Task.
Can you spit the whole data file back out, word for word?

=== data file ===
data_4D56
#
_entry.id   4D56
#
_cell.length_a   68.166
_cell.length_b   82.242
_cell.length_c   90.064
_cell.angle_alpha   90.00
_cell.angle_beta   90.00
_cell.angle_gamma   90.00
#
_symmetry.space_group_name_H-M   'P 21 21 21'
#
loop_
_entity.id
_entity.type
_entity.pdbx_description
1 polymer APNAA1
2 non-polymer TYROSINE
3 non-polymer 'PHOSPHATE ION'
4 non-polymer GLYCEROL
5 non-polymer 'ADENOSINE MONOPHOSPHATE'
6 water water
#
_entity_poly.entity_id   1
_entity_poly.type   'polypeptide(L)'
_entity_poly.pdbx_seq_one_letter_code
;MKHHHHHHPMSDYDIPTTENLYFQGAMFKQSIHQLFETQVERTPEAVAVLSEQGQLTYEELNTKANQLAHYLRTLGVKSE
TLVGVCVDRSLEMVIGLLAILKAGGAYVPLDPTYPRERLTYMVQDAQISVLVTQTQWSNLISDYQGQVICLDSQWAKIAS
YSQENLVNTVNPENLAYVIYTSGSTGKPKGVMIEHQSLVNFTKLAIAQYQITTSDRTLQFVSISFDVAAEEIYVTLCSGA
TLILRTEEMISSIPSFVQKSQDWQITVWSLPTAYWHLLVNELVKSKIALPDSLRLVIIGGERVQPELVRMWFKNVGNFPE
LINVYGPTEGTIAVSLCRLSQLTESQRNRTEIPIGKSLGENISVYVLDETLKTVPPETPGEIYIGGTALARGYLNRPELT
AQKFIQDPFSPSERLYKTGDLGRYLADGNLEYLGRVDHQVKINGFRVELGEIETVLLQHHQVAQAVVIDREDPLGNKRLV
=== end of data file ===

data_4D56
#
_entry.id   4D56
#
_cell.length_a   68.166
_cell.length_b   82.242
_cell.length_c   90.064
_cell.angle_alpha   90.00
_cell.angle_beta   90.00
_cell.angle_gamma   90.00
#
_symmetry.space_group_name_H-M   'P 21 21 21'
#
loop_
_entity.id
_entity.type
_entity.pdbx_description
1 polymer APNAA1
2 non-polymer TYROSINE
3 non-polymer 'PHOSPHATE ION'
4 non-polymer GLYCEROL
5 non-polymer 'ADENOSINE MONOPHOSPHATE'
6 water water
#
_entity_poly.entity_id   1
_entity_poly.type   'polypeptide(L)'
_entity_poly.pdbx_seq_one_letter_code
;MKHHHHHHPMSDYDIPTTENLYFQGAMFKQSIHQLFETQVERTPEAVAVLSEQGQLTYEELNTKANQLAHYLRTLGVKSE
TLVGVCVDRSLEMVIGLLAILKAGGAYVPLDPTYPRERLTYMVQDAQISVLVTQTQWSNLISDYQGQVICLDSQWAKIAS
YSQENLVNTVNPENLAYVIYTSGSTGKPKGVMIEHQSLVNFTKLAIAQYQITTSDRTLQFVSISFDVAAEEIYVTLCSGA
TLILRTEEMISSIPSFVQKSQDWQITVWSLPTAYWHLLVNELVKSKIALPDSLRLVIIGGERVQPELVRMWFKNVGNFPE
LINVYGPTEGTIAVSLCRLSQLTESQRNRTEIPIGKSLGENISVYVLDETLKTVPPETPGEIYIGGTALARGYLNRPELT
AQKFIQDPFSPSERLYKTGDLGRYLADGNLEYLGRVDHQVKINGFRVELGEIETVLLQHHQVAQAVVIDREDPLGNKRLV